Reproductive Justice is a first-of-its-kind primer that provides a comprehensive yet succinct description of the field. Written by two legendary scholar-activists, Reproductive Justice introduces students to an intersectional analysis of race, class, and gender politics. Loretta J. Ross and Rickie Solinger put the lives and lived experience of women of color at the center of the book and use a human rights analysis to show how the discussion around reproductive justice differs significantly from the pro-choice/anti-abortion debates that have long dominated the headlines and mainstream political conflict. Arguing that reproductive justice is a political movement of reproductive rights and social justice, the authors illuminate, for example, the complex web of structural obstacles a low-income, physically disabled woman living in West Texas faces as she contemplates her sexual and reproductive intentions. In a period in which women’s reproductive lives are imperiled, Reproductive Justice provides an essential guide to understanding and mobilizing around women’s human rights in the twenty-first century.
Reproductive Justice: A New Vision for the Twenty-First Century publishes works that explore the contours and content of reproductive justice. The series will include primers intended for students and those new to reproductive justice as well as books of original research that will further knowledge and impact society. Learn more at www.ucpress.edu/go/reproductivejustice.
1. A Reproductive Justice History
2. Reproductive Justice in the Twenty-First Century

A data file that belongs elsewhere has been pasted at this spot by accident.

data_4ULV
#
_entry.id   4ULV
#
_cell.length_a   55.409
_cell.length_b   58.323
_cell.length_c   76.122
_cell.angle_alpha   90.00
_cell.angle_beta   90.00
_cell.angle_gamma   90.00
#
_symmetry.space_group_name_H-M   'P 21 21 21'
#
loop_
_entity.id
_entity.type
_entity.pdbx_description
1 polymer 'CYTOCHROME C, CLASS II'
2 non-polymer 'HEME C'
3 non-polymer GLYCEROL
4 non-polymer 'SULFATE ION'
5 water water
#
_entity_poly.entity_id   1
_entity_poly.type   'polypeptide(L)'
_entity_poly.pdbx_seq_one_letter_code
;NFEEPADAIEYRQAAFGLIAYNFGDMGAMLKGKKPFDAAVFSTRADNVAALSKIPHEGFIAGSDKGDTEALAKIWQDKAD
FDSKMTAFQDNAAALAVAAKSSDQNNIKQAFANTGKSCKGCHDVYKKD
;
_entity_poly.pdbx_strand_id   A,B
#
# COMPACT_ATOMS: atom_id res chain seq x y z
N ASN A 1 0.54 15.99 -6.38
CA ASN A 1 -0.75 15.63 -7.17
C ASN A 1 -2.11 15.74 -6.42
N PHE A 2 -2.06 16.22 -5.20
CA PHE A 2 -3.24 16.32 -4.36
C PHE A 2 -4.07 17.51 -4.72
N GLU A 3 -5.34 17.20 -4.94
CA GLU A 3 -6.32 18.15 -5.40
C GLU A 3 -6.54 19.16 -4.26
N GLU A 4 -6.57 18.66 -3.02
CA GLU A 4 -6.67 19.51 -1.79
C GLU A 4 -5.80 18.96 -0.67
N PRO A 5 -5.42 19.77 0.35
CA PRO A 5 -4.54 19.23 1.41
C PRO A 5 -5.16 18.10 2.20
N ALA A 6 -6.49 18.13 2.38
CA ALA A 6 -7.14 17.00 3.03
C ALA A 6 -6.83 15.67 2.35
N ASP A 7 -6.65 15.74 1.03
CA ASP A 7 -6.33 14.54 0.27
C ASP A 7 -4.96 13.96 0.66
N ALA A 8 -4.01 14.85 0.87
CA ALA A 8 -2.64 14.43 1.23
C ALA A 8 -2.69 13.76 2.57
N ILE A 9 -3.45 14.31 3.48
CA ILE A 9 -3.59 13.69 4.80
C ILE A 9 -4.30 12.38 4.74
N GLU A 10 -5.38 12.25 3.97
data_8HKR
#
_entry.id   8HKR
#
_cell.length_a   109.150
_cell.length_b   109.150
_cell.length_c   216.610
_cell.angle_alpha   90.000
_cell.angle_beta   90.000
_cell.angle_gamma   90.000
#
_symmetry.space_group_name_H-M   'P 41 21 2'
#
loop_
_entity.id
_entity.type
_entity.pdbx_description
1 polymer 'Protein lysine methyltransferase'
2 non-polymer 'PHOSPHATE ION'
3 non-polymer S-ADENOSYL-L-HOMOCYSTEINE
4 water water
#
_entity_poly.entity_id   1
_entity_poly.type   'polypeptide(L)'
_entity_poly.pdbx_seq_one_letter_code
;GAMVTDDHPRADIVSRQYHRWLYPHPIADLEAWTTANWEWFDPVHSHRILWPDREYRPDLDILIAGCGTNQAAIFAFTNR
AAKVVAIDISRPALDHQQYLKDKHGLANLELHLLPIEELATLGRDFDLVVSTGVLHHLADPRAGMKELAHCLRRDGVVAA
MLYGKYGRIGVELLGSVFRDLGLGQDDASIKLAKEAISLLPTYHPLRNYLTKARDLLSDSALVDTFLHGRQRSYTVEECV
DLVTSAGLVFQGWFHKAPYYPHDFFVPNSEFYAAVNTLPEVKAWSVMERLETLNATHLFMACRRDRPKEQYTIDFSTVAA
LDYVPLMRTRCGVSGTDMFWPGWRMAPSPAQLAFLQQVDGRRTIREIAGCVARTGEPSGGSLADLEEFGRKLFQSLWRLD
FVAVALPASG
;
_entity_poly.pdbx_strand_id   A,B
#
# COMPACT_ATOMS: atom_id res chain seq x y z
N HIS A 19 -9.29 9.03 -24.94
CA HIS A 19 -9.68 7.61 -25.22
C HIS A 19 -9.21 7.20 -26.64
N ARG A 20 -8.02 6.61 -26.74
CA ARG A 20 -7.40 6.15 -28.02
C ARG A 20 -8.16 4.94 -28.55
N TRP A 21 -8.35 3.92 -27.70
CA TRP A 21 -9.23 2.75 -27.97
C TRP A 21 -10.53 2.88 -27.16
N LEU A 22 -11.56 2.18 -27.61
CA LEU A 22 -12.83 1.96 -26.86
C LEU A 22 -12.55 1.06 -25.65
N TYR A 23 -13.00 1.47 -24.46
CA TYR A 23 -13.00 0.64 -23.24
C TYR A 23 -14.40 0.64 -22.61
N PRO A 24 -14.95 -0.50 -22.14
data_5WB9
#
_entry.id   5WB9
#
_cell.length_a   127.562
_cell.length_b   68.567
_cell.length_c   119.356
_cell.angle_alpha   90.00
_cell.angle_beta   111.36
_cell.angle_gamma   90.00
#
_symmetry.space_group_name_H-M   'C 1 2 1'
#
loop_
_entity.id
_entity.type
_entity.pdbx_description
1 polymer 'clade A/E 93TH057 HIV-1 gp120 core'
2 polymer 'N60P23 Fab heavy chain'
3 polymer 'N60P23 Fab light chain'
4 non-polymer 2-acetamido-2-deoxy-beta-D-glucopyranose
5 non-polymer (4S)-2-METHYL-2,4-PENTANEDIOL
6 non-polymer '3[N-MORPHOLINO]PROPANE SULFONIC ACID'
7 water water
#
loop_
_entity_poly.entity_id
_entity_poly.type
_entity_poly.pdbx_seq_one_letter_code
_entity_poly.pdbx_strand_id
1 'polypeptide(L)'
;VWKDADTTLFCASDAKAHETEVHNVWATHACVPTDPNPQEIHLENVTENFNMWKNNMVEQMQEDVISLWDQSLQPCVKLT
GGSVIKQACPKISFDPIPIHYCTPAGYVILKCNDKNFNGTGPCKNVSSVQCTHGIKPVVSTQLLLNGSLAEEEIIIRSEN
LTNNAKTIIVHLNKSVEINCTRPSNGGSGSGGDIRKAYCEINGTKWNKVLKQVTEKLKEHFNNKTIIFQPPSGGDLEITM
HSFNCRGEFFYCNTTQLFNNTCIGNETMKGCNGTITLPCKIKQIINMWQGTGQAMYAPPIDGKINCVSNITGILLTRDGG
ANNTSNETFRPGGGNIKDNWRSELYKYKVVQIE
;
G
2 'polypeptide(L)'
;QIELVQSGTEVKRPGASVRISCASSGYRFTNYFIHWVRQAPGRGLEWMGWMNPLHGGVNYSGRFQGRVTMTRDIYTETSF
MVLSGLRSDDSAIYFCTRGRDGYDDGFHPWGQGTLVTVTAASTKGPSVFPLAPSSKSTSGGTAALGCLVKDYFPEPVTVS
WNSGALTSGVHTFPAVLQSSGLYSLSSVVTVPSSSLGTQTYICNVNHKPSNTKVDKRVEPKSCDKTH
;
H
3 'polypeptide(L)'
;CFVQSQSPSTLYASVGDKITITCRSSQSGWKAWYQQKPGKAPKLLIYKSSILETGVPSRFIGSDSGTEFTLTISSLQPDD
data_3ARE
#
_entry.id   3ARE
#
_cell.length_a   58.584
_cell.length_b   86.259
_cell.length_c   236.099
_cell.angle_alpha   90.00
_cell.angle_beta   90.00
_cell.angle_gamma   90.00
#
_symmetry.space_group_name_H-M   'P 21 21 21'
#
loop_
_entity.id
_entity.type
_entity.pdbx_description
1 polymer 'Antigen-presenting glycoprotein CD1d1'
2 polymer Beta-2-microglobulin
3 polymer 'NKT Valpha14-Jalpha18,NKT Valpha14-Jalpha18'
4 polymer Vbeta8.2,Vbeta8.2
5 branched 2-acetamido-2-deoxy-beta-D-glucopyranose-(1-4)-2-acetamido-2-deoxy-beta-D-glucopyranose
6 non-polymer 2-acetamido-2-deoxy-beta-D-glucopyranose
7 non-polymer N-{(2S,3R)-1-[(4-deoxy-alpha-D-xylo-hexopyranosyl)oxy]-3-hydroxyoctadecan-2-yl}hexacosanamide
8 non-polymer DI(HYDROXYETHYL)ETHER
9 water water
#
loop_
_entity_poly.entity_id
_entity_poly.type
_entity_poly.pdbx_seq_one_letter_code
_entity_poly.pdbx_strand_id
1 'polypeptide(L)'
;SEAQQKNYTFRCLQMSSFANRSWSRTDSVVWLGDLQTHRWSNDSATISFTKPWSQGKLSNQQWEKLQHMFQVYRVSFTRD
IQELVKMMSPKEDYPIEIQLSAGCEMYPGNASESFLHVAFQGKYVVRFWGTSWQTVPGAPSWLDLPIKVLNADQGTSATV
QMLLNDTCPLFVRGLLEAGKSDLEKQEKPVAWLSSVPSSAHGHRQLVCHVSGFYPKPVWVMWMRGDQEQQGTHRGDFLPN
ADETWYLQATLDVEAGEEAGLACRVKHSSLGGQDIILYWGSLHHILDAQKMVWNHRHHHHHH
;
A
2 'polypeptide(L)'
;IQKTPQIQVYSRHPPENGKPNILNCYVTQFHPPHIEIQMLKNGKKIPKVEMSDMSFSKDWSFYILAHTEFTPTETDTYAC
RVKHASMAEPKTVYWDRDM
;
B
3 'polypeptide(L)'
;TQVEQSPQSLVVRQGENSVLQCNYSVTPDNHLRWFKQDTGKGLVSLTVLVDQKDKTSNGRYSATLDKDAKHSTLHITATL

3. Managing Fertility
4. Reproductive Justice and the Right to Parent
Epilogue: Reproductive Justice on the Ground
Loretta J. Ross is a cofounder of the SisterSong Women of Color Reproductive Justice Collective and the cocreator, in 1994, of the theory of reproductive justice. She has addressed women’s issues, hate groups, and human rights on CNN and in the New York Times, Time magazine, Los Angeles Times, and USA Today.
Rickie Solinger is a historian and curator and the author or editor of many books about reproductive politics, including Wake Up Little Susie: Single Pregnancy and Race before Roe v. Wade.
“Controlling reproduction and the bodies of women seems to be the first step in every hierarchy. That’s why reproductive justice—women having power over our own bodies—is the crucial first step toward any democracy, any human rights, and any justice.” —Gloria Steinem
“Now more than ever, as reproductive autonomy and the rights of people of color are under attack, we at Planned Parenthood know our fates are intertwined. The reproductive justice movement—which comes directly from the expertise and the lived experience of women of color—illuminated a path forward to hold the line on the rights we have won and to expand the rights of all people. We need to know the history laid out in Reproductive Justice, because we need to not repeat the ugliness of the past. Our strategies need to be inclusive and intersectional, because when women of color and those most affected by reproductive oppression are free to make their own decisions about their health and their bodies, we all win. None of us are free until we’re all free.”—Cecile Richards, President, Planned Parenthood Federation of America
“This book provides illuminating insights that could come only from a collaboration between two longtime and leading scholar-activists. Loretta J. Ross and Rickie Solinger explain with brilliant clarity not only what reproductive justice means, but also how reproductive oppression and resistance are central to U.S. history, as well as to contemporary laws, policies, and politics. Their analysis of the reproductive justice framework is more urgent than ever. Essential reading for everyone interested in reproductive freedom, social justice, and human rights.”—Dorothy Roberts, author of Killing the Black Body: Race, Reproduction, and the Meaning of Liberty
“A wonderful new primer. Ross and Solinger have written a simultaneously sophisticated and accessible book for scholars, students, activists, and practitioners.” —Patrick Anderson, University of California, San Diego